7. Criteria Used to Define and Evaluate Socially Competent Behavior among Women.

    Science.gov (United States)

    Gambrill, Eileen D.; Richey, Cheryl A.

    1986-01-01

    Describes and critiques criteria used to evaluate socially competent behavior of women. Discusses the relationship between the definition of competence used and the assessment methods relied on. Notes the advantages of focusing on specific goals and provides a checklist that consumers can use to review the content of training programs. (Author/ABB)

  8. Influencing Factors of Core Competence of Library%图书馆核心竞争力影响因素研究

    Institute of Scientific and Technical Information of China (English)

    魏茜

    2012-01-01

    The article defines the core competence of library, analyzes the influencing factors of the library core competence, and gets the final conclusion: the core competitiveness of the library is the unique resources which is difficult to copy and imitate and capabilities in the process of the knowledge integration, knowledge sharing, knowledge dissemination, knowledge reconstruction and knowledge service.%本文对图书馆核心竞争力概念进行了阐述,并分析了图书馆核心竞争力的影响因素,最后得出结论:图书馆的核心竞争力是图书馆在知识整合、知识共享、知识传播、知识再造以及知识服务过程中独特的、难以复制和模仿的资源和能力.

  9. Core competencies necessary for a managerial psycho-educational training programme for business team coaches

    Directory of Open Access Journals (Sweden)

    Jeanette E. Maritz

    2009-04-01

    Full Text Available The objective of this research was to explore and describe core competencies necessary for a managerial psycho-educational training programme for business team coaches. The total number of participants in this qualitative research was 30. A purposive and snowball sampling strategy was used. Triangulation was achieved through focus groups, in-depth individual interviews and naïve sketches. Data were analysed through an open inductive approach and descriptive analysis. The results describe core competencies of a business team coach as situated within an Outcomes Based Education framework and relate to the knowledge to be discovered, skills to be mastered and the attitudes to be formed during a managerial psycho-educational training programme.

  10. Accreditation Council for Graduate Medical Education Core Competencies at a Community Teaching Hospital: Is There a Gap in Awareness?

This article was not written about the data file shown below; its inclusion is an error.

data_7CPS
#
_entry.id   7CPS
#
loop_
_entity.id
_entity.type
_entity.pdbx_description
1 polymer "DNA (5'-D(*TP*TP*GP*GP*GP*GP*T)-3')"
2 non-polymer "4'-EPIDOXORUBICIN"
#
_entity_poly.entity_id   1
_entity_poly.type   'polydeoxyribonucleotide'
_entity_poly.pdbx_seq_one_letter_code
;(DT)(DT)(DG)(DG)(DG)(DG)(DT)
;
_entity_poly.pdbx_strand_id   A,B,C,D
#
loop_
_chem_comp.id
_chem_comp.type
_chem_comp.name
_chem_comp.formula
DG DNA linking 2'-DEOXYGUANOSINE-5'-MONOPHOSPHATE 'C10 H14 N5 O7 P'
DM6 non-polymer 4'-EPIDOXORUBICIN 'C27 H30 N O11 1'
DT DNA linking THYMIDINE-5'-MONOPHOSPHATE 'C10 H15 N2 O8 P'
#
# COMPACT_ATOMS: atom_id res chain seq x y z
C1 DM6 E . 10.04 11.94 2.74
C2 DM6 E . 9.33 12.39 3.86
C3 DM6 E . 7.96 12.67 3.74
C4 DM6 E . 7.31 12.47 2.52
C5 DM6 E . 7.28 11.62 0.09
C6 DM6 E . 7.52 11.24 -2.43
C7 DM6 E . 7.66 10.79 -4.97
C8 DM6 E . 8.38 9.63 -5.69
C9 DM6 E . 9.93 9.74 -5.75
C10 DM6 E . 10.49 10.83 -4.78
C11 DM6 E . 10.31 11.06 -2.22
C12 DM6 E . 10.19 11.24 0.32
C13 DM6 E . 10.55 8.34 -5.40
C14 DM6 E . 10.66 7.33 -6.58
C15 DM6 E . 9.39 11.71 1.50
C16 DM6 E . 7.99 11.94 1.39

Science.gov (United States)

    Al-Temimi, Mohammed; Kidon, Michael; Johna, Samir

    2016-01-01

    Reports evaluating faculty knowledge of the Accreditation Council for Graduate Medical Education (ACGME) core competencies in community hospitals without a dedicated residency program are uncommon. Faculty evaluation regarding knowledge of ACGME core competencies before a residency program is started. Physicians at the Kaiser Permanente Fontana Medical Center (N = 480) were surveyed for their knowledge of ACGME core competencies before starting new residency programs. Knowledge of ACGME core competencies. Fifty percent of physicians responded to the survey, and 172 (71%) of respondents were involved in teaching residents. Of physicians who taught residents and had complete responses (N = 164), 65 (39.7%) were unsure of their knowledge of the core competencies. However, most stated that they provided direct teaching to residents related to the knowledge, skills, and attitudes stated in each of the 6 competencies as follows: medical knowledge (96.3%), patient care (95.7%), professionalism (90.7%), interpersonal and communication skills (86.3%), practice-based learning (85.9%), and system-based practice (79.6%). Physician specialty, years in practice (1-10 vs > 10), and number of rotations taught per year (1-6 vs 7-12) were not associated with knowledge of the competencies (p > 0.05); however, full-time faculty (teaching 10-12 rotations per year) were more likely to provide competency-based teaching. Objective assessment of faculty awareness of ACGME core competencies is essential when starting a residency program. Discrepancy between knowledge of the competencies and acclaimed provision of competency-based teaching emphasizes the need for standardized teaching methods that incorporate the values of these competencies.